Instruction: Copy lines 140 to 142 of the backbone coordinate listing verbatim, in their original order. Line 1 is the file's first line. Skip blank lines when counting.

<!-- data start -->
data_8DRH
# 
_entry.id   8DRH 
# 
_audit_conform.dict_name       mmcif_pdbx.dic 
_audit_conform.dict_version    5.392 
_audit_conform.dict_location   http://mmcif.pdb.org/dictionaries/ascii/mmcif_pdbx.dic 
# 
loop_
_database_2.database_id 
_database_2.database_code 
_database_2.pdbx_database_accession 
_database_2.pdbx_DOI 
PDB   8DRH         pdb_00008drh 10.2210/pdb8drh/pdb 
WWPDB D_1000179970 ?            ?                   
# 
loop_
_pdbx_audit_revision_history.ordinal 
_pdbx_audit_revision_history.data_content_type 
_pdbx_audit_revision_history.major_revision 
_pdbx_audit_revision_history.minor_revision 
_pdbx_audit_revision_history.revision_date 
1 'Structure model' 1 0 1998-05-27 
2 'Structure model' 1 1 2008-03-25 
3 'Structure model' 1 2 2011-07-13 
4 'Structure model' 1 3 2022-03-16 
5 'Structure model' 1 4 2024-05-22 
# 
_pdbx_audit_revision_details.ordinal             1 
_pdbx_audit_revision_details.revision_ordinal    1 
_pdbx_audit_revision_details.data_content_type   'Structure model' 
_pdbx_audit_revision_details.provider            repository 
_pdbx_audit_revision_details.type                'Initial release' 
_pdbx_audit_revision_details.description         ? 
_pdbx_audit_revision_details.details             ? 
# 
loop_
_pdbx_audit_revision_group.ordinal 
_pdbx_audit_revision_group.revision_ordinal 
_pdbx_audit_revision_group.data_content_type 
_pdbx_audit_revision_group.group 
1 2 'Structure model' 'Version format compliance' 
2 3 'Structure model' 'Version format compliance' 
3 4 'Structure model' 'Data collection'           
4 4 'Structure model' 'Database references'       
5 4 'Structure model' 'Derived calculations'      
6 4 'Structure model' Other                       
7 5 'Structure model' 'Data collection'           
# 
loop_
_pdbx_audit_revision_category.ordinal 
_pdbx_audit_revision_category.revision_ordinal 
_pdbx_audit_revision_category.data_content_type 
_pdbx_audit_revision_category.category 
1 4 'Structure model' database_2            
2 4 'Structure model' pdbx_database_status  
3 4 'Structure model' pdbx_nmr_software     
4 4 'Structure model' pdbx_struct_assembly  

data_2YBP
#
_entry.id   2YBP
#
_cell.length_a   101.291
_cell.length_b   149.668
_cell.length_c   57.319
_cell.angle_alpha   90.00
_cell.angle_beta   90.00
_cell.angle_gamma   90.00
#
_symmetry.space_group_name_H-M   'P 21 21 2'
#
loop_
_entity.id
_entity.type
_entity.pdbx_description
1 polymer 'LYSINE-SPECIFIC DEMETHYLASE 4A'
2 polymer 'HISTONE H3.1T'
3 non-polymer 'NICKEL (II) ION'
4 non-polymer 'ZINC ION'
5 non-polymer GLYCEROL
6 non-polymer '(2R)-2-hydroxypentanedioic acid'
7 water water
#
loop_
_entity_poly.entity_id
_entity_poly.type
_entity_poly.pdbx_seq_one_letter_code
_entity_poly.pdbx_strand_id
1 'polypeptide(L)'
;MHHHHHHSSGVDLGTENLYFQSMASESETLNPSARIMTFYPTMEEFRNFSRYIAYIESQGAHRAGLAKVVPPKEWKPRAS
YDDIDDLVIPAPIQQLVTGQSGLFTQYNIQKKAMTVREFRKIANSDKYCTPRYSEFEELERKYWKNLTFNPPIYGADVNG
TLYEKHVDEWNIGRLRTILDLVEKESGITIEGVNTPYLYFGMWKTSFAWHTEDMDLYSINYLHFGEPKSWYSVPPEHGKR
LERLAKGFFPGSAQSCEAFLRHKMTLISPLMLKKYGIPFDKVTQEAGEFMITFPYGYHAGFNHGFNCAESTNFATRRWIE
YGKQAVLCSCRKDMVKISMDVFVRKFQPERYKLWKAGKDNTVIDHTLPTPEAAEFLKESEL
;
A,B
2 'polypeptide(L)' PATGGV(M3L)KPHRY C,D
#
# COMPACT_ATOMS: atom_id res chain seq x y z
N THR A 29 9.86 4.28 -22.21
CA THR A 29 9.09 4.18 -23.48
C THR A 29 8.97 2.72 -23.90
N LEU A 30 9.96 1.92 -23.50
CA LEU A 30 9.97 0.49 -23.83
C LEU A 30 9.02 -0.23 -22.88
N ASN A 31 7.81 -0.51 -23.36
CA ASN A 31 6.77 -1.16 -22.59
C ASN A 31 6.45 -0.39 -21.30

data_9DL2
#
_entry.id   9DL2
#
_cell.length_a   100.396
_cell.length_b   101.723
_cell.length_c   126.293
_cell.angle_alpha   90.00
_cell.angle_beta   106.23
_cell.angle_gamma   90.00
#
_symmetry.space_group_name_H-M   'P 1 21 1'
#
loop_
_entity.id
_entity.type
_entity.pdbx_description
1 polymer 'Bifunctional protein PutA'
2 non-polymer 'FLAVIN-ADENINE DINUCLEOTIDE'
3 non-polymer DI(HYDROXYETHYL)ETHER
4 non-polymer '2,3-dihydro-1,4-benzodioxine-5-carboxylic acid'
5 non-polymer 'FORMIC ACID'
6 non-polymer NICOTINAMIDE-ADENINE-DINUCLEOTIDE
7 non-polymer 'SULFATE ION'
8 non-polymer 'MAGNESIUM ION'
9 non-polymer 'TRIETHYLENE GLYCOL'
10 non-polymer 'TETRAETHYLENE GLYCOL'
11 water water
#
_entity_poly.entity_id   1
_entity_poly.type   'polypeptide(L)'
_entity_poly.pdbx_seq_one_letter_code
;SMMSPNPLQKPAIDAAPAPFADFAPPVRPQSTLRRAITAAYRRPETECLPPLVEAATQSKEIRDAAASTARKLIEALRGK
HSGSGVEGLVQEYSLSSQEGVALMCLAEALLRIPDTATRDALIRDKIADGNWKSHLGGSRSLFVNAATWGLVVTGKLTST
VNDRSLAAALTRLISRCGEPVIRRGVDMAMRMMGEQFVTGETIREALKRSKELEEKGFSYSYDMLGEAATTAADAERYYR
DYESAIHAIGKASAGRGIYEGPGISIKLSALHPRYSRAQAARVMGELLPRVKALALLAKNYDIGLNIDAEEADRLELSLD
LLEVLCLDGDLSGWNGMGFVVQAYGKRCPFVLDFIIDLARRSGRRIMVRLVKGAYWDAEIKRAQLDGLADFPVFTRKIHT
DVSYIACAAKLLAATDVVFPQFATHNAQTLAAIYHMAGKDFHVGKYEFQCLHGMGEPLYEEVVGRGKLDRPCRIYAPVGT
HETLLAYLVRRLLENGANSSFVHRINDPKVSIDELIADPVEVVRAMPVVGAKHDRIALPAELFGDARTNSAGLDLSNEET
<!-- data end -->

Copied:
_entity_poly.pdbx_seq_one_letter_code
;SMMSPNPLQKPAIDAAPAPFADFAPPVRPQSTLRRAITAAYRRPETECLPPLVEAATQSKEIRDAAASTARKLIEALRGK
HSGSGVEGLVQEYSLSSQEGVALMCLAEALLRIPDTATRDALIRDKIADGNWKSHLGGSRSLFVNAATWGLVVTGKLTST